Friday, October 24, 2008

NirvanaMan, Righteous Mischief, SuperChurch, Supreme Synagogue

In an intriguing lecture last night on election reform,
self-described (mellow) activist Krist Novoselic...

oh, by the way he is also former bass player for Nirvana...and that is actually him at left)..and him throwing his bass in the air only to have it land on his head at the close of this vintage
(and not so mellow) MTV Awards performance..

characterized his mission as

"righteous mischief."

Now that phrase is a keeper; if not my mission motto and new nickname.
It's commentary/targum on Matthew 10:16.

But the phrase that brought delight to us three pastor-types in the back pew..uh, row..was

He meant megachurches, and soon switched to that more standard term...but I'll hang onto "superchurch"...(suprachurch works well, too).

And I shouldn't have been surprised at the return findings when I googled that phrase!

The context was a suggestion that when superchurches host their own daycare or addiction recovery center, such is good for the culture, economy, fact, it is kind of a "anarchic socialism."

That phrase sounds like church to me, too. Book of Acts, baby.
Who is this guy?

But one negative vibe of some superchurches us they might be selected by Jesus as a site for one of his temple tantrums...remembering of course that the cleansing of the temple wasn't so much (or at all) about "selling stuff in church" as it was a righteous mischief against the racism of the dovesleller and moneychangers who set up their table on the only place/pew of the Gentile races...Thus, 'My house shall be a huse of prayer foir all nations/ethnicities.."
More on this here..even a poem here.
But it wasn't good for the anarchic democracy of the Kingdom.

All that to say, superchurches/McChurches can often default to bounded sets, including only folks the same color, style or size as the head pastor dude. Or as a visiting seminary professor once told us, "the homogenous unit principle of church growth is from hell."

Oskar Skarsaune, in his masterwork , "In the Shadow of the Temple: Jewish Influences on Early Christianity," also coins a delightful phrase in the line of "superchurch": the temple was a "supreme synagogue." By that he doesn't necessarily mean a worship set where The Supremes sing (though we might be down with that), but temple as supreme-synagogue by its primary purpose of prayer and teaching gatherings...and decidedly NOT sacrifices anymore...even in Jesus day.

Skarsaune suggests that

The earliest community were in the temple "day by day" (Acts 2:46). But what did they do there? First we should note that with one exception, we never read that they brought sacrifices......What we do read is that they went up to the temple to teach and pray (Acts 3:1). We have already seen the significance of their teaching in the temple. Their praying there should probably be seen in the light of Jesus' words when he "cleansed" the temple: "It is written, 'My house shall be called a house of prayer'; but you are making it a den of robbers" (Mt 21:13).

It seems as if the early believers purposefully ignored the sacrificial cult going on in the temple. To put it a little more pointedly, they treated the the temple as if it were the supreme synagogue. In the synagogue you teach and pray, but you do not sacrifice. While the cessation of the atoning sacrifices posed a problem for the rabbis after AD 70, there is no trace in early Christian literature that this situation was ever considered a problem.On the contrary, in Recognitions 1.33-71 it is rather the continuation of the sacrifices between AD 30 and 70 which is seen as a grave sin...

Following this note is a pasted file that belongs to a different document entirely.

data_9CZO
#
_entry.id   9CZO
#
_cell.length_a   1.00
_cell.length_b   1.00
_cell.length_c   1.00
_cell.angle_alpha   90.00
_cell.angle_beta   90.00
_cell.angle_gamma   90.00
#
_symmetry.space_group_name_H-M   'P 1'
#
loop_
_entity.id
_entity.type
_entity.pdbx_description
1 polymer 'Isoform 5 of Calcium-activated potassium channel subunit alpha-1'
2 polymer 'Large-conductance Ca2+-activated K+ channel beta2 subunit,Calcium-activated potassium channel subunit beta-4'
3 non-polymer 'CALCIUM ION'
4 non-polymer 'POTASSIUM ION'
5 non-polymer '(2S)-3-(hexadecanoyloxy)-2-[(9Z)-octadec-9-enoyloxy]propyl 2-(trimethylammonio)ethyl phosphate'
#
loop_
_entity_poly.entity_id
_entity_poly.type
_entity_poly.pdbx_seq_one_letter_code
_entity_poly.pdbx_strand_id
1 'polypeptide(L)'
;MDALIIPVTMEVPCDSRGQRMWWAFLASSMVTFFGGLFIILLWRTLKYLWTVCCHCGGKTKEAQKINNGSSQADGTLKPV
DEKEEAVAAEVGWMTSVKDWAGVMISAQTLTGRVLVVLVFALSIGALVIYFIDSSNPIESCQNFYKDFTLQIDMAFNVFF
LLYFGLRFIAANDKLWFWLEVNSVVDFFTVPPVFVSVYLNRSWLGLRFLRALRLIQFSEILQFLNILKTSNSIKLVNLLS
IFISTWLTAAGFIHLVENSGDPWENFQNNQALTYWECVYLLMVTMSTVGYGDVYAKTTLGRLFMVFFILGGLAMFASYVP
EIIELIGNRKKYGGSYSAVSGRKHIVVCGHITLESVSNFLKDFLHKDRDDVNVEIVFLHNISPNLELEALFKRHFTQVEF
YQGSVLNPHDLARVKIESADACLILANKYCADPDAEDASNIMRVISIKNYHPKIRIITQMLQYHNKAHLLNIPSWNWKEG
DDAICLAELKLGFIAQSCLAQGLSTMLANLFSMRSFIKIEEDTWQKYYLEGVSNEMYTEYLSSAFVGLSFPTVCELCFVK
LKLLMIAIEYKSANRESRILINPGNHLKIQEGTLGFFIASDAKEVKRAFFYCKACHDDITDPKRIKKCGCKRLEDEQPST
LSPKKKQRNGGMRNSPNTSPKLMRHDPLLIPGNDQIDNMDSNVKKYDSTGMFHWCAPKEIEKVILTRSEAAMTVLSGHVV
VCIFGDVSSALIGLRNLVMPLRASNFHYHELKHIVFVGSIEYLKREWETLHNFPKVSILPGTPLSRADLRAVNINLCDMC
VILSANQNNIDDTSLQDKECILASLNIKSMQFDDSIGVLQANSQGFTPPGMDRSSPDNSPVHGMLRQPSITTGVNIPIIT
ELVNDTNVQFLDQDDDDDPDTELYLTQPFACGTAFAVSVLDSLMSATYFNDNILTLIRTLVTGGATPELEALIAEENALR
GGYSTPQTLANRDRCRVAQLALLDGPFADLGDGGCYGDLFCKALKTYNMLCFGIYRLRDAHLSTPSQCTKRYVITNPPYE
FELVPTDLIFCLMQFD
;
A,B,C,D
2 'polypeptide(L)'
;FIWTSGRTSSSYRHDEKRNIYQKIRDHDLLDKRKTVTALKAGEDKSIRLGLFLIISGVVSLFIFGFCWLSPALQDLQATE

The early Jerusalem community seems to have regarded the temple as the supreme synagogue, the ultimate place for teaching and praying The remission of sins was no longer obtained by the sacrifices offered there, but by the supreme sacrifice of Christ.."

In the Shadow of the Temple: Jewish Influences on Early Christianity," 160, 167
entire book searchable

Thus, Jesus' temple tantrum, targeted at racism and denial of Gentiles space to pray, was also "righteous mischief" and a rant against the dovesellers and moneychangers supporting the sacrificial program at all! Skaraune namechecks early sources that attributed the destruction of the temple in 7o as, in part, a final dismantling of the sacrificial system. The den of robbers were those who robbed the worshippers of the new wine and way by perpetuating a pre-Jesus worship-worldview.

That a shift in the primary purpose of a sacred space is hard is understandable.
But even Isaiah (56:6-8) spelled out the original intent:
not a house of sacrifice; not a house of preaching as we have made it today;
but a house of prayer for absolutely all.

Any real estate than our real ESTATE is suceptible to the idolotary of place.
"Church buildings are sacred..," Mark Driscoll procliams, " everything else."
(See "Holy Hamburgers" for more).

Now that we the Corporate Body (not individual belivers or their bodies, as evangelicals often misqoute 1 Cor) are the temple, the Place, the holy ground..

Rob Bell and Don Golden note that revelation happening "not in the midst of a nation or city or province where someone could make ownership claims, it was for all the people of the world..

God needs a body so that..all of humanity will know this is how God acts in the world."
"Jesus Came to Save Christians: A Manifesto for the Church in Exile," p. 29.

Bell and Golden:
"there is blood on the doorposts of the universe."

And that includes me.

"I'm worse at what I do best
And for this gift I feel blessed
Our little group has always been
And always will until the end "
-Nirvana lyrics, "Smells Like Teen Spirit"

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